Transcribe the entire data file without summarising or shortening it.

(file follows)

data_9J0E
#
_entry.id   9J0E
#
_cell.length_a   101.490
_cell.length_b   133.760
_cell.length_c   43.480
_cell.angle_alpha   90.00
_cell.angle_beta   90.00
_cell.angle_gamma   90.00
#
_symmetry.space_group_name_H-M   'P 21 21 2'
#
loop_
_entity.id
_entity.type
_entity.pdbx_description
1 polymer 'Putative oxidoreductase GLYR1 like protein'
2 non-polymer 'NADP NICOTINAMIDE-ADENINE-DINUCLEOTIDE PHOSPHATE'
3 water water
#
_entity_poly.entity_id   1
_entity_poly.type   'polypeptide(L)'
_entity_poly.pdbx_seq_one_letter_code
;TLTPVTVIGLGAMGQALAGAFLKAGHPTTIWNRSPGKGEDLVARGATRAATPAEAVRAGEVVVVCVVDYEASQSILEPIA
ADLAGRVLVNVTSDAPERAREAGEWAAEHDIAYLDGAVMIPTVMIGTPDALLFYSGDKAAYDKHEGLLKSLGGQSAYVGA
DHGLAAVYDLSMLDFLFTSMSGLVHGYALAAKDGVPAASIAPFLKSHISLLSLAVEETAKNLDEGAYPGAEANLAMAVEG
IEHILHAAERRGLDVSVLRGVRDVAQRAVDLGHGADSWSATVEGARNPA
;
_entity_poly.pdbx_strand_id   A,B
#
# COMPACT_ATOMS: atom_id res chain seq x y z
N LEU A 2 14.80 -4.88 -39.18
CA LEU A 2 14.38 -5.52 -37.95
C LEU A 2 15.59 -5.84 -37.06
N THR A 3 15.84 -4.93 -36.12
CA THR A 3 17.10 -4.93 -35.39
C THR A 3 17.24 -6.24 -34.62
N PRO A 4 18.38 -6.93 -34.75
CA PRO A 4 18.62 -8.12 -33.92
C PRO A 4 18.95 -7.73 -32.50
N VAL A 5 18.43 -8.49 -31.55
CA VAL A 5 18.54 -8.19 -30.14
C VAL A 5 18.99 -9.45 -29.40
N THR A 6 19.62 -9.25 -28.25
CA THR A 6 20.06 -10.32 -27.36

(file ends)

data_9J0E
#
_entry.id   9J0E
#
_cell.length_a   101.490
_cell.length_b   133.760
_cell.length_c   43.480
_cell.angle_alpha   90.00
_cell.angle_beta   90.00
_cell.angle_gamma   90.00
#
_symmetry.space_group_name_H-M   'P 21 21 2'
#
loop_
_entity.id
_entity.type
_entity.pdbx_description
1 polymer 'Putative oxidoreductase GLYR1 like protein'
2 non-polymer 'NADP NICOTINAMIDE-ADENINE-DINUCLEOTIDE PHOSPHATE'
3 water water
#
_entity_poly.entity_id   1
_entity_poly.type   'polypeptide(L)'
_entity_poly.pdbx_seq_one_letter_code
;TLTPVTVIGLGAMGQALAGAFLKAGHPTTIWNRSPGKGEDLVARGATRAATPAEAVRAGEVVVVCVVDYEASQSILEPIA
ADLAGRVLVNVTSDAPERAREAGEWAAEHDIAYLDGAVMIPTVMIGTPDALLFYSGDKAAYDKHEGLLKSLGGQSAYVGA
DHGLAAVYDLSMLDFLFTSMSGLVHGYALAAKDGVPAASIAPFLKSHISLLSLAVEETAKNLDEGAYPGAEANLAMAVEG
IEHILHAAERRGLDVSVLRGVRDVAQRAVDLGHGADSWSATVEGARNPA
;
_entity_poly.pdbx_strand_id   A,B
#
# COMPACT_ATOMS: atom_id res chain seq x y z
N LEU A 2 14.80 -4.88 -39.18
CA LEU A 2 14.38 -5.52 -37.95
C LEU A 2 15.59 -5.84 -37.06
N THR A 3 15.84 -4.93 -36.12
CA THR A 3 17.10 -4.93 -35.39
C THR A 3 17.24 -6.24 -34.62
N PRO A 4 18.38 -6.93 -34.75
CA PRO A 4 18.62 -8.12 -33.92
C PRO A 4 18.95 -7.73 -32.50
N VAL A 5 18.43 -8.49 -31.55
CA VAL A 5 18.54 -8.19 -30.14
C VAL A 5 18.99 -9.45 -29.40
N THR A 6 19.62 -9.25 -28.25
CA THR A 6 20.06 -10.32 -27.36